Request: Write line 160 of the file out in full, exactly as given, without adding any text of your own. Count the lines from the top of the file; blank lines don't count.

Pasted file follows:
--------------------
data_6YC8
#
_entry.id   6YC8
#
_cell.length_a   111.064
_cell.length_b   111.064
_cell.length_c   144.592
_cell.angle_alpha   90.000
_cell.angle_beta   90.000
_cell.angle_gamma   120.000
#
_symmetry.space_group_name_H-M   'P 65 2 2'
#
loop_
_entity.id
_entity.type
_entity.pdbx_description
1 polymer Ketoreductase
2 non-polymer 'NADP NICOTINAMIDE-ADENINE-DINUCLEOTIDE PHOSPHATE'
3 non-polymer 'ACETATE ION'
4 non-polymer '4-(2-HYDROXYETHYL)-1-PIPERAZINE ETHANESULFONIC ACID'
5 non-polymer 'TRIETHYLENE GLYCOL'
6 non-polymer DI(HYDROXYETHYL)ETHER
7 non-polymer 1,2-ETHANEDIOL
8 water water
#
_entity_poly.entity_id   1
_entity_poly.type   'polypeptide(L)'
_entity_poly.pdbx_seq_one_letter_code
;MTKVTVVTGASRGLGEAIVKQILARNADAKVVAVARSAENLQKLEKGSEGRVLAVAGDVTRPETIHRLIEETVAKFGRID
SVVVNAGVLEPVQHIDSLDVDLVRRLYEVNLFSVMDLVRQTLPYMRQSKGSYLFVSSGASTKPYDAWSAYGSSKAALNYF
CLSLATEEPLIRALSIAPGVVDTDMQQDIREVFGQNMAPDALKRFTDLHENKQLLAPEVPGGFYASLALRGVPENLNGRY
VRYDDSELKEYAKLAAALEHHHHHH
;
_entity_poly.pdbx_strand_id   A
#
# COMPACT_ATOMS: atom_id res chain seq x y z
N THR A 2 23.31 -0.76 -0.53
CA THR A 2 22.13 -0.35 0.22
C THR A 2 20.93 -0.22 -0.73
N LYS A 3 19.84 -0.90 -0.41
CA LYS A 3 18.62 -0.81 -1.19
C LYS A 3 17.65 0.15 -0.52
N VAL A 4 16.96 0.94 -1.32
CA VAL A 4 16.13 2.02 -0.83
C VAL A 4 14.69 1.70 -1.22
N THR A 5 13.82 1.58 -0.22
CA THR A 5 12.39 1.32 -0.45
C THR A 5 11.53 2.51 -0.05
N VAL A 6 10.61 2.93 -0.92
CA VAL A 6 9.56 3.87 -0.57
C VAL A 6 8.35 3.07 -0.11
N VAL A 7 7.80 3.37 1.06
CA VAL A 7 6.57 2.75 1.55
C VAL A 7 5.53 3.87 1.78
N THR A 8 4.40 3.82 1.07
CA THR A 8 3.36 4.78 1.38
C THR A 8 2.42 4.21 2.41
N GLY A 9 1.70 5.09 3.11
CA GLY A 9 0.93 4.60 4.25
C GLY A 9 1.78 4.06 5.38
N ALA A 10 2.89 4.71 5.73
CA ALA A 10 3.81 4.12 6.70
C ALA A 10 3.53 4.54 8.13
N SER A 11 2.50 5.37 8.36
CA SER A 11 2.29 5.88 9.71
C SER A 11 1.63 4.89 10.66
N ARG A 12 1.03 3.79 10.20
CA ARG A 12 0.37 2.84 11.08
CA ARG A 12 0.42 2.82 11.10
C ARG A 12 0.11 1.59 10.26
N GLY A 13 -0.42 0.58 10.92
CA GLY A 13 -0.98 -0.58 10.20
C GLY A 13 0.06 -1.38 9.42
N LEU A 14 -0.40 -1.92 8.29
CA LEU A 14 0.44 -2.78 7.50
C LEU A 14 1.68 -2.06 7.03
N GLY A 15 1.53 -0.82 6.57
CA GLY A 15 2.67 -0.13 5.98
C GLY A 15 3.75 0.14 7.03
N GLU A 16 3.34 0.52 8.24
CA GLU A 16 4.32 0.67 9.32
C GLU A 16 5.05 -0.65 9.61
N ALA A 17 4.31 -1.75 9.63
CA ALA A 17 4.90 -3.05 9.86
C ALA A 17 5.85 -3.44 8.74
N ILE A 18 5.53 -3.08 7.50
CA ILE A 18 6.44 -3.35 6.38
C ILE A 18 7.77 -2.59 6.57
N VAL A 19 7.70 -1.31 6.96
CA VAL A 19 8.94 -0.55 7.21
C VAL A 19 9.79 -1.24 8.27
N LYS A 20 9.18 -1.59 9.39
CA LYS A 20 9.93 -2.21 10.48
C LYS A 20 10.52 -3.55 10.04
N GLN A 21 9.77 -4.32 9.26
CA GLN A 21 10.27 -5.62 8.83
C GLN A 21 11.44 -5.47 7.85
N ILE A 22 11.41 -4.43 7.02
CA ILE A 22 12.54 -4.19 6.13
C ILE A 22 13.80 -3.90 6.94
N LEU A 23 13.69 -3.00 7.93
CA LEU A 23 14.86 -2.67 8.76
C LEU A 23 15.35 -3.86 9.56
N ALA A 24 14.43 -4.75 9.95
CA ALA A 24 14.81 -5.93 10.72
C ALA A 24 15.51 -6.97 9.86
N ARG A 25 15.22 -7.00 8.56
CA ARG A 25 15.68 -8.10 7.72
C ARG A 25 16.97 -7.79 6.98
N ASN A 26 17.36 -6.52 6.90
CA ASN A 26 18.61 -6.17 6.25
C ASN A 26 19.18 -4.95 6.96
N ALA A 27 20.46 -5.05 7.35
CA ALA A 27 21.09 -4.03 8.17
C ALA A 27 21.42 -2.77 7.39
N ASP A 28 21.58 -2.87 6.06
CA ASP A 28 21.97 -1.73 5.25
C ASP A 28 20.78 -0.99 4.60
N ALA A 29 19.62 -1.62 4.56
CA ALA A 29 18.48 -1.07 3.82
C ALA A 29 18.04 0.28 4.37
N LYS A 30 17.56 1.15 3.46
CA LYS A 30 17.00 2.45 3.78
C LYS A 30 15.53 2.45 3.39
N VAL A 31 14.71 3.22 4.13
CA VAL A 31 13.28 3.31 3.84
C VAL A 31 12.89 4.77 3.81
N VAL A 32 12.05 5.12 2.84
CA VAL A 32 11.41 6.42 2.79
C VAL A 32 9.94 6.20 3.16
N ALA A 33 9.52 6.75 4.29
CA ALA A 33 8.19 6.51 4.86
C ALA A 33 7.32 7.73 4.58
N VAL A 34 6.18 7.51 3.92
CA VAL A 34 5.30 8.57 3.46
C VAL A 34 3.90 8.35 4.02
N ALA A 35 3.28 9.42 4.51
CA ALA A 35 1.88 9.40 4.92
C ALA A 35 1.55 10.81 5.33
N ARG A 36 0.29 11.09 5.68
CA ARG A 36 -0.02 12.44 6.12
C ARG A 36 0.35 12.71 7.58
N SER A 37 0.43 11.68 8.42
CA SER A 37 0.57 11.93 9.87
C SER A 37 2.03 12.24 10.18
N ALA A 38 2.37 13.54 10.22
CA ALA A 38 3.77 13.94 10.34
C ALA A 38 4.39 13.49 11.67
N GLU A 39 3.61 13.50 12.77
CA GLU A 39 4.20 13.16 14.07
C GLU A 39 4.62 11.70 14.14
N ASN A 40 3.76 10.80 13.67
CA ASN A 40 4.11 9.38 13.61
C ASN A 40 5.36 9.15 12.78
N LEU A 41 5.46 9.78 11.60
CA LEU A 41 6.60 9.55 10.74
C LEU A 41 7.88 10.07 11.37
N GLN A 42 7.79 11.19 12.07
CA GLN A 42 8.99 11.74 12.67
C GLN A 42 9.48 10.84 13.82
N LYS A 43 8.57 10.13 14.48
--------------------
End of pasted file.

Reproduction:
CA GLN A 42 8.99 11.74 12.67